This has been a perplexing year for a lot of us Bob Dylan loyalists. We aren’t sure what to make of our hero.
I spent a lot of 2010 and 2011 thinking, talking with people and writing about Dylan, as preparation for my book, “Forget About Today: Bob Dylan’s Genius for (Re)invention, Shunning the Naysayers, and Creating a Personal Revolution” (which Penguin published on Aug. 7).
I came to the coclusion that Dylan had accomplished so much, on his terms, over his brilliant 50-year career that he could serve as more than a model musician, songwriter or performer.
He struck me as a classic role model, in the traditions of war heroes, presidents, inventors, explorers, athletes and billionaires. He means so much to plenty of people. We can learn from his example. I sure learned a lot of life lessons, and I put them in the book.
Over the summer, I heard “Tempest,” Dylan’s latest (and 43rd!) studio album. I enjoyed it, especially his tribute to John Lennon. It’s a moving homage to a fellow traveler. I always had the feeling that Lennon and Dylan stood above all of the others (though Paul McCartney and Mick Jagger are within reach), so it was interesting to recognize Dylan’s appreciation of John.
My 2012 view of Dylan was diminished by an enjoyable but ultimately sub-par concert I saw him give at the Hollywood Bowl on Oct. 26.
To me, Dylan seemed content to mail it in that night — a startling development from someone who takes as much pride in his concerts as Dylan. I was excited at the prospect of seeing Dylan perform in his adopted hometown at the legendary venue.
But Dylan let me down. No, I didn’t feel a need to change my belief that Dylan could represent a terrific role model. I DID feel extremely disappointed by what I perceived to be a lack of interest by Dylan in the audience. He didn’t sing with a lot of feeling. He didn’t play any of his new songs. He went through the motions of playing songs I’d heard many times before — but this time, because of his lethargy, they seemed like albatrosses, not classics.
I saw The Stones perform at the Barclays Center — and they were excellent — it reinforced my notion that Dylan didn’t seem to care about his audience.
By contrast, the Stones played all of their great songs with gusto. They smiled. They bothered to thank the audience. Mick Jagger actually deigned to talk to us and thank us for being there.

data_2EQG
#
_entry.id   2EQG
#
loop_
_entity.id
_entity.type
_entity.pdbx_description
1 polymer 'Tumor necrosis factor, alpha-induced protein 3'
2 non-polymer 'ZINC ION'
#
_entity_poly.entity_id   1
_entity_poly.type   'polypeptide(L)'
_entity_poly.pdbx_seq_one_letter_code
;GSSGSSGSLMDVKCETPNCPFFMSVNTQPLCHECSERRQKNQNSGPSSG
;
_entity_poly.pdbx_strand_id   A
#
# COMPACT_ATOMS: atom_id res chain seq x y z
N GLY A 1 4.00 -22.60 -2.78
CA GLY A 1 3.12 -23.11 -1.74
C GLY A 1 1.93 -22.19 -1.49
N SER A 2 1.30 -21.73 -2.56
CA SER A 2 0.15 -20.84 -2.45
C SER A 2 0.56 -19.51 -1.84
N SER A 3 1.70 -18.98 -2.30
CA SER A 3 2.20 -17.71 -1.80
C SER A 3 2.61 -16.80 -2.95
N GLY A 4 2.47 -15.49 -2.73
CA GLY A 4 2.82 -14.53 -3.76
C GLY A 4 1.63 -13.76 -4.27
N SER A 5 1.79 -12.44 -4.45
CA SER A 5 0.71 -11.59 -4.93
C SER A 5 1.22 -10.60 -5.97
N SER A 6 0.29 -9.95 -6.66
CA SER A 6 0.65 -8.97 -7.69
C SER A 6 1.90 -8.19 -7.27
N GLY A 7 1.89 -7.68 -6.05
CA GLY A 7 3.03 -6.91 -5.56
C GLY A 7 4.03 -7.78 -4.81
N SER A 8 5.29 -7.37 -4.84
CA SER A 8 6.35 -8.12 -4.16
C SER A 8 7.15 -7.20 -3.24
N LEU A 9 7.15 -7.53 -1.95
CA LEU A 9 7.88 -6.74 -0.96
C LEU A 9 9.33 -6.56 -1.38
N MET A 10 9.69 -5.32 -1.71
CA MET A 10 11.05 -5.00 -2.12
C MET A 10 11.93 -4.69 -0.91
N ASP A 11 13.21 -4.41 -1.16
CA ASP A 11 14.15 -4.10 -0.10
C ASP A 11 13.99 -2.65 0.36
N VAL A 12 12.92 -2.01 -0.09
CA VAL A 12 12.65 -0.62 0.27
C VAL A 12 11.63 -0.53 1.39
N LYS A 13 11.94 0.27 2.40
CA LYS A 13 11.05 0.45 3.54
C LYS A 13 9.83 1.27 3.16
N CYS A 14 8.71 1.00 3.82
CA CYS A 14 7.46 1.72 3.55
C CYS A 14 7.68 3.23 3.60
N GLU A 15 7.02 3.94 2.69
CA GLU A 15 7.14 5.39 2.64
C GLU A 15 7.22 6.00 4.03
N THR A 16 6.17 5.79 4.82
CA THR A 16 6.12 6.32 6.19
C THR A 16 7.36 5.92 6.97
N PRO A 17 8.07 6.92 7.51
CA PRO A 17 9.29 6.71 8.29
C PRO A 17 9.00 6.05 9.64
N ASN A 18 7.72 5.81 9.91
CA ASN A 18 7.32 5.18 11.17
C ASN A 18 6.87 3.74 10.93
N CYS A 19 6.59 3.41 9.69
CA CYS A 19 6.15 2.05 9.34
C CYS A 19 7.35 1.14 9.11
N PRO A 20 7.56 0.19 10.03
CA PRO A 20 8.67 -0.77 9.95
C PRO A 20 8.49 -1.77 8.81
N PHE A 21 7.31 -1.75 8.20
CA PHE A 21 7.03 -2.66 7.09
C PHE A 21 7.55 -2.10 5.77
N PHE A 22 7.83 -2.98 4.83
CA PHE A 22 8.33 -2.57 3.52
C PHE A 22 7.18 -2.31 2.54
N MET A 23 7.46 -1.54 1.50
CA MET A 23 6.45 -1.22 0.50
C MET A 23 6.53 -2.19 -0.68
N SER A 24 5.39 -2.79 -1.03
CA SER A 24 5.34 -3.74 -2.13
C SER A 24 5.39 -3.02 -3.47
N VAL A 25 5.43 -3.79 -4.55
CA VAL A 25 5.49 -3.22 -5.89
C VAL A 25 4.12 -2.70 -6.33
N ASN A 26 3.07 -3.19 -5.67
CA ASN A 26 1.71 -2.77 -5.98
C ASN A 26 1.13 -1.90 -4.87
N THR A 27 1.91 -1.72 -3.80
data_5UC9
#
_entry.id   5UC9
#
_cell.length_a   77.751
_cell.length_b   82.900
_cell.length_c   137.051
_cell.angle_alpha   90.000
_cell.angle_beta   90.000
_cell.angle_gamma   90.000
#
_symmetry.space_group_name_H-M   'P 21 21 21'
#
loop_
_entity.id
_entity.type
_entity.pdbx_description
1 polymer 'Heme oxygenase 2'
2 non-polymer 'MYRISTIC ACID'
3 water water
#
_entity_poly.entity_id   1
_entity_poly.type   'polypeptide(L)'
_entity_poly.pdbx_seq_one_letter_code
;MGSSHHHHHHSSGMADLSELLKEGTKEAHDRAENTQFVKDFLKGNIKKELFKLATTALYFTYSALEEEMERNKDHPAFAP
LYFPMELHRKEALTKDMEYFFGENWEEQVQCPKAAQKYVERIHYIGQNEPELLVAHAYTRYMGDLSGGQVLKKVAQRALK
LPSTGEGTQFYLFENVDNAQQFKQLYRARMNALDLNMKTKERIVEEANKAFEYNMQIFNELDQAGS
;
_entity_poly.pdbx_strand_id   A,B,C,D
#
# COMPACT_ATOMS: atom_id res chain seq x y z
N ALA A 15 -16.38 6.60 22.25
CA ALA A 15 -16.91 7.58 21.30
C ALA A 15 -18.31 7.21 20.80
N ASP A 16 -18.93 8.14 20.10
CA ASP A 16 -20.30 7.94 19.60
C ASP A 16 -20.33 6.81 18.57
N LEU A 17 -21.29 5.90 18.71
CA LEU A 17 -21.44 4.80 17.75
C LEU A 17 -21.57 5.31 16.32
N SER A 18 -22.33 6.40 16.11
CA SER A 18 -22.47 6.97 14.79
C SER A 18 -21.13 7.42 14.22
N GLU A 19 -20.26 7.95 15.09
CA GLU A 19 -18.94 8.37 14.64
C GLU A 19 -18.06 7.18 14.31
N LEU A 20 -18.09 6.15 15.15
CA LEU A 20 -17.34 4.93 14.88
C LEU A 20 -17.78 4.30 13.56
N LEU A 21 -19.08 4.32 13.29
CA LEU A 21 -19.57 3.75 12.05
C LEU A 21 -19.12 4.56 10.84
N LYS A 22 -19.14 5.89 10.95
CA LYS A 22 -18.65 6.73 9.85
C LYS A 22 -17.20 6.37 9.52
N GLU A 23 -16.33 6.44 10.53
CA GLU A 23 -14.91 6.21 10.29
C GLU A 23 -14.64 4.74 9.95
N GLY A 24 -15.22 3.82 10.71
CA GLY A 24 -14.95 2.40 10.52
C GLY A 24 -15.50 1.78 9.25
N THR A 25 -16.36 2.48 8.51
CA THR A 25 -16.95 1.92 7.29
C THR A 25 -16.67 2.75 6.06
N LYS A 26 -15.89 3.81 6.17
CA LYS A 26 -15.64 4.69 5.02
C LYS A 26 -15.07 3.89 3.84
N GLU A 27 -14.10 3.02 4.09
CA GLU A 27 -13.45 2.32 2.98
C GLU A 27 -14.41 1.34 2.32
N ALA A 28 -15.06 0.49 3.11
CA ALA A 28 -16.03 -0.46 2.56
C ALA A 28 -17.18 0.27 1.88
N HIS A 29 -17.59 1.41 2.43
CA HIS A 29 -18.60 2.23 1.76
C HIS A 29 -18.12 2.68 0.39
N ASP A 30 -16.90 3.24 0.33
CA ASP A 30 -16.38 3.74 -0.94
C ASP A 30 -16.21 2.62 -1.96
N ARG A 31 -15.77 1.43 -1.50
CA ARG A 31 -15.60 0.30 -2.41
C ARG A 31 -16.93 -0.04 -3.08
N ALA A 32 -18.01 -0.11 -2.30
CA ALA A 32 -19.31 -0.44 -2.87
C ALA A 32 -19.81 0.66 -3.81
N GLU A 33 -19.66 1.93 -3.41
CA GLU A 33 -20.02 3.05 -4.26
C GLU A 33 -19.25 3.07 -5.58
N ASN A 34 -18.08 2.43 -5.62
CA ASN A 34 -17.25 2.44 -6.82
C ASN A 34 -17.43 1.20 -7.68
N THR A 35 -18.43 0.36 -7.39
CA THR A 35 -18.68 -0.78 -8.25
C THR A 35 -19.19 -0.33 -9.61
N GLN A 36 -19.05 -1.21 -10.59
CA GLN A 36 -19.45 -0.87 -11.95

The Stones clearly wanted to be there (you can say they cared only about the money but I think it was more than that. True, they were playing what amounted to a one-off show while Dylan was already deep into seven-week tour. Maybe Dylan had a toothache. Maybe one of his grandchildren had the flu. Maybe he had other things on his mind. Maybe I am completely wrong and alone in my point of view.
Perhaps Dylan tours too much to make each show a special event. And face it, we expect special accomplishments from the man. Maybe it isn’t fair of me to ask for so much.
Maybe, in the end, Dylan is simply a musician in 2012. someone who is bound to have good nights and bad on the road, who is going to put out great and throwaway songs. Fair enough.
Maybe Dylan is content, by now, to be hailed as an icon. But Dylan means more to us than The Legend. He insists that he isn’t a museum piece. I want him to continue to evolve in front of my eyes. He is on a special plane with McCartney, Jagger, Springsteen. The difference is the other performers give it their all. Dylan didn’t give it his all that night at the Hollywood Bowl.
I originally wrote an essay that you can find on my website(http://jonfriedman.net). I explained the title of this piece, noting that Dylan read a poem on stage in 1963 entitled “Last Thoughts on Wood Guthrie.” His point was that he had to break away from Guthrie in the public’s mind. He needed, probably as well, to tell himself that he could no longer live in the great shadow of his idol.
If I am guilty of asking for too much from Dylan, it’s only because he has set such a high standard.
JONFRIEDMAN.NET QUESTION OF THE DAY: Do we expect too much from Dylan? Is he by now more of a Legend than an Artist.